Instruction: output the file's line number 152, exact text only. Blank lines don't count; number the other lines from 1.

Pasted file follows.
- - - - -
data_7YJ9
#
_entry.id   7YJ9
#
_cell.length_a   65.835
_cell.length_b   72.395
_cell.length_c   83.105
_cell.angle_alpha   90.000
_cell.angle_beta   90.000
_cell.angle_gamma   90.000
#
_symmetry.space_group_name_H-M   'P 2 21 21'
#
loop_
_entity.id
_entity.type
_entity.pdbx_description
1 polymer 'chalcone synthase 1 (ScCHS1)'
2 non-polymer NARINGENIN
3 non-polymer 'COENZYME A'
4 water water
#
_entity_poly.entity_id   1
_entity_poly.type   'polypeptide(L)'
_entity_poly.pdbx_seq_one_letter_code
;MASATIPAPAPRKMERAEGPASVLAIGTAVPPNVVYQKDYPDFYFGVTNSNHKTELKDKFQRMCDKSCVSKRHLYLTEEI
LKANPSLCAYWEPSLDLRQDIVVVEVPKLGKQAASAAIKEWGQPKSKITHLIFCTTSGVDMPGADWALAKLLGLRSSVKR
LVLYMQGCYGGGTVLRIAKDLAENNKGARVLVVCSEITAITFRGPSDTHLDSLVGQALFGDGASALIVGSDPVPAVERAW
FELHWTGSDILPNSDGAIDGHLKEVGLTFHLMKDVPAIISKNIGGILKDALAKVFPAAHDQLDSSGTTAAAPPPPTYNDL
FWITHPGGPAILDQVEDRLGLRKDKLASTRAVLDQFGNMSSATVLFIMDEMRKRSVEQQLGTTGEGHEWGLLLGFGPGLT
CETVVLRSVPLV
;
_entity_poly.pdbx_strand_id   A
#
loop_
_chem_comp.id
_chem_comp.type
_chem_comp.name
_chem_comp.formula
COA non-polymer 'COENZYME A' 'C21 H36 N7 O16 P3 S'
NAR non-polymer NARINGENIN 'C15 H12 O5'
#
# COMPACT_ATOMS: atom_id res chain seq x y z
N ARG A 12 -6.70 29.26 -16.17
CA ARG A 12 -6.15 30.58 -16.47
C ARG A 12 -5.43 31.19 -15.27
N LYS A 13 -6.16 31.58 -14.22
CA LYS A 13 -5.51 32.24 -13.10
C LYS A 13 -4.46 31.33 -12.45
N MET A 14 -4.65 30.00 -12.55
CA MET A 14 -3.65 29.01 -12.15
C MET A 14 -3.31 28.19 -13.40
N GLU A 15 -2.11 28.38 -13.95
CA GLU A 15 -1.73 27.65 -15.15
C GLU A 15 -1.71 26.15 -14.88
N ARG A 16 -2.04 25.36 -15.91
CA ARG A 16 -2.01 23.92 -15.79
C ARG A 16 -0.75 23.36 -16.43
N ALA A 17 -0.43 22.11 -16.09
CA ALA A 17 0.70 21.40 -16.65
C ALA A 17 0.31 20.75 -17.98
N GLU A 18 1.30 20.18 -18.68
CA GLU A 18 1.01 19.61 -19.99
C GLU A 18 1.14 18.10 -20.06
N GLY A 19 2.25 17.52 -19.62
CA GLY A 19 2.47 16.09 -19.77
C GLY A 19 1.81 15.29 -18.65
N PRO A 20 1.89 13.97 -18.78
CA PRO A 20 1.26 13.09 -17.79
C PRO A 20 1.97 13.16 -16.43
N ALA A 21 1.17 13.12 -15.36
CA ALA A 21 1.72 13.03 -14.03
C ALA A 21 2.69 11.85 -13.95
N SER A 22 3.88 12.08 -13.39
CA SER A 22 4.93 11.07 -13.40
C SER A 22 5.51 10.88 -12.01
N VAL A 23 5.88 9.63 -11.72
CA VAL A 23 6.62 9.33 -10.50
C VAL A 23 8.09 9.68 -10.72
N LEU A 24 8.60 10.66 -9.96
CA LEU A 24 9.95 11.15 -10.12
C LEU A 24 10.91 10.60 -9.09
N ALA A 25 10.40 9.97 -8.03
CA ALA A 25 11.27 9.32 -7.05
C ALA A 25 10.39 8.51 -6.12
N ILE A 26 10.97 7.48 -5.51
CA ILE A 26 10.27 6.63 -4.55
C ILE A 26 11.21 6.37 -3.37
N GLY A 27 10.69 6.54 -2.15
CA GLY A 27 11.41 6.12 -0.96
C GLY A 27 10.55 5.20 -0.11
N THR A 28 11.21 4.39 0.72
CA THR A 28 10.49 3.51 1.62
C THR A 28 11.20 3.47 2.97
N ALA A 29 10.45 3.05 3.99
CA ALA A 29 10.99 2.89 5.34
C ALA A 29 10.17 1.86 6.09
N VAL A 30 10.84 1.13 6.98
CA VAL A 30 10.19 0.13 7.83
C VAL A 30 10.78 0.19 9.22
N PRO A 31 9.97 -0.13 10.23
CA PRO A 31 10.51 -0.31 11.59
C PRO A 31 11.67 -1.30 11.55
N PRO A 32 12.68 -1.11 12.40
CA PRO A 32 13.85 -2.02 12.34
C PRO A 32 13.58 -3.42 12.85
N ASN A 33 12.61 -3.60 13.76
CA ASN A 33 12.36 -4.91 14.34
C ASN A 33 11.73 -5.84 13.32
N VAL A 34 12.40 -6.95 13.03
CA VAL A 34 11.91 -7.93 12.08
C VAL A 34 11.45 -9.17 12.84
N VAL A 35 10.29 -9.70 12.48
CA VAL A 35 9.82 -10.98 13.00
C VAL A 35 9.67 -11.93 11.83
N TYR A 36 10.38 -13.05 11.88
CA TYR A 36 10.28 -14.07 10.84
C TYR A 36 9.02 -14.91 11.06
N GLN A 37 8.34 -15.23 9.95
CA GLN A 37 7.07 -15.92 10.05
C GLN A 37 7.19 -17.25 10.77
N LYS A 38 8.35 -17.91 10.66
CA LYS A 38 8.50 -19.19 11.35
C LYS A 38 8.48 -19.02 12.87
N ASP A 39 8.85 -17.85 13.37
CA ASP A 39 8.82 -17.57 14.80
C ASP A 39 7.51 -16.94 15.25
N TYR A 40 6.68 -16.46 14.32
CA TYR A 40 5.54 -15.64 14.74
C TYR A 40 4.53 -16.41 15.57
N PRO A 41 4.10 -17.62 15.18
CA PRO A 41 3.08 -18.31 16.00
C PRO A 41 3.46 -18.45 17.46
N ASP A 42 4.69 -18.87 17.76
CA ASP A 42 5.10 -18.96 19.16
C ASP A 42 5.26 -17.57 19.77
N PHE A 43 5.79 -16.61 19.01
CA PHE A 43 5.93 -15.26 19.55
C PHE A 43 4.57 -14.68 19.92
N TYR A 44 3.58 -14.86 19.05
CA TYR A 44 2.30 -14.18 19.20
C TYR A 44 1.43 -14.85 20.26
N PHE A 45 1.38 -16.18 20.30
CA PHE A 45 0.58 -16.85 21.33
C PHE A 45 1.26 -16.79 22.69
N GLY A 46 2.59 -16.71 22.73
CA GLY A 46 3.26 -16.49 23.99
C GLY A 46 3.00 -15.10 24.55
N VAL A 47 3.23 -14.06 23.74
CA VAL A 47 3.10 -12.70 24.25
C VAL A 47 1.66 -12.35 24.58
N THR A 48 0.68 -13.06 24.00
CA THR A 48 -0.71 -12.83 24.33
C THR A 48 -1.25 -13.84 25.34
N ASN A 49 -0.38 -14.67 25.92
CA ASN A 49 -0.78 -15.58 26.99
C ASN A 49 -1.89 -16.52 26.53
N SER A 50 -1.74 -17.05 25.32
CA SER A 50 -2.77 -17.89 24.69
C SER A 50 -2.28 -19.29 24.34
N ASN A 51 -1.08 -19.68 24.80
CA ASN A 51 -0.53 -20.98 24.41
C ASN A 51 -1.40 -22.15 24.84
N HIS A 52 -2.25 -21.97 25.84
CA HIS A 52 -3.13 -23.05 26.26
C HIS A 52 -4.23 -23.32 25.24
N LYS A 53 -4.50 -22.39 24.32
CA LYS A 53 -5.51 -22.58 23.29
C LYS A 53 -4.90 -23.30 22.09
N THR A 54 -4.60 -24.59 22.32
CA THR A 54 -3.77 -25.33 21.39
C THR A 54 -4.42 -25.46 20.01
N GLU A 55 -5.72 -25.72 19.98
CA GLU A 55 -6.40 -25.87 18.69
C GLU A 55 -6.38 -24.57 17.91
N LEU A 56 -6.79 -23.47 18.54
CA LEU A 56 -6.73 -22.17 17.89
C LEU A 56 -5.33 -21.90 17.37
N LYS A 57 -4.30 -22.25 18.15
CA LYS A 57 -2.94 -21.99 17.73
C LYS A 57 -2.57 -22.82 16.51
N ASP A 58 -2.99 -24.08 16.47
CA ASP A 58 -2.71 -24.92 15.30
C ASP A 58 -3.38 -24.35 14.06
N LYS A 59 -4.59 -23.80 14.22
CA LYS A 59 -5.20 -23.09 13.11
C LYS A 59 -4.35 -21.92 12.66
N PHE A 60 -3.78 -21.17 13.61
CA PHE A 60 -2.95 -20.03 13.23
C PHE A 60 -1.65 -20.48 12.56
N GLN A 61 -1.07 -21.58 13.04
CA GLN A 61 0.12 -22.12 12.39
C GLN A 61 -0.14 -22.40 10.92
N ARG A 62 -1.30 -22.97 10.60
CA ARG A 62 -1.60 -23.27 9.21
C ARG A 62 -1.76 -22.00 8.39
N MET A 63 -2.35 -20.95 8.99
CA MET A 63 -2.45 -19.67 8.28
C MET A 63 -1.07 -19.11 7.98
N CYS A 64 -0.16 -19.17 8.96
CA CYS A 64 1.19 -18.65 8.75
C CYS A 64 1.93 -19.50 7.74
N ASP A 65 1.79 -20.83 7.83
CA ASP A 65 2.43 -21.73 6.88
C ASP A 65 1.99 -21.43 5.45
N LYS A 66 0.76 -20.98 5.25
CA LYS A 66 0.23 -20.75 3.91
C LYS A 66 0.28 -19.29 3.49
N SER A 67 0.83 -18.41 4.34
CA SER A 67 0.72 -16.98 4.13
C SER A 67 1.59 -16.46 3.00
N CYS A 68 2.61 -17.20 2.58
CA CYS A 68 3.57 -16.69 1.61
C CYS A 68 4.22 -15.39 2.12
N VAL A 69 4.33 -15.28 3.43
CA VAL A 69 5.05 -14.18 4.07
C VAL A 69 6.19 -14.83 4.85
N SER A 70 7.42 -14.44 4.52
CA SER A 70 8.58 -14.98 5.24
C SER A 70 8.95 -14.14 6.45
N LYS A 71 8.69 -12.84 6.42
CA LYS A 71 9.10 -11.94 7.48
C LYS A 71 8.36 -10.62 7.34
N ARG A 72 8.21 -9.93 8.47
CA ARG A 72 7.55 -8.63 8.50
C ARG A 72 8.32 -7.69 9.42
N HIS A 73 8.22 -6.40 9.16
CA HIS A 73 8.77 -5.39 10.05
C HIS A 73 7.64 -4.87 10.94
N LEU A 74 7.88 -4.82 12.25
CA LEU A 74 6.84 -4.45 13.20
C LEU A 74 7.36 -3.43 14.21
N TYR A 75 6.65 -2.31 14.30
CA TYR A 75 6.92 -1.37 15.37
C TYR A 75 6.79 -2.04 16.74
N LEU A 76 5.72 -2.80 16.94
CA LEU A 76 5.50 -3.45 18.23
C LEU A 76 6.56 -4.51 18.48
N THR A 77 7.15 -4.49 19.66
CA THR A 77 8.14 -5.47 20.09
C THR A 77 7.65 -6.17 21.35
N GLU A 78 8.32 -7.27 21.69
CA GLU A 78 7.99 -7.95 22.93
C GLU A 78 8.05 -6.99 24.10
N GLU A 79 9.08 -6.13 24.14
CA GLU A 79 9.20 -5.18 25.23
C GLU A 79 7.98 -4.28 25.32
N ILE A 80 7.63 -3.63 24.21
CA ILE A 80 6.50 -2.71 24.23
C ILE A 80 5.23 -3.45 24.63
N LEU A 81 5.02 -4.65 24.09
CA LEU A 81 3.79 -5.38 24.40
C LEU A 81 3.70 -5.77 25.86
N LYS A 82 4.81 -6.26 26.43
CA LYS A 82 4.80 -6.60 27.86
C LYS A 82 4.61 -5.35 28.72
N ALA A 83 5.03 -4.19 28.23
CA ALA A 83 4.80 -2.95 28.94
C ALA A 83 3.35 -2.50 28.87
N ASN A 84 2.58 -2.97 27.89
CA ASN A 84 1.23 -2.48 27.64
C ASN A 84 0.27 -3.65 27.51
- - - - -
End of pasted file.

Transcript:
N THR A 48 0.68 -13.06 24.00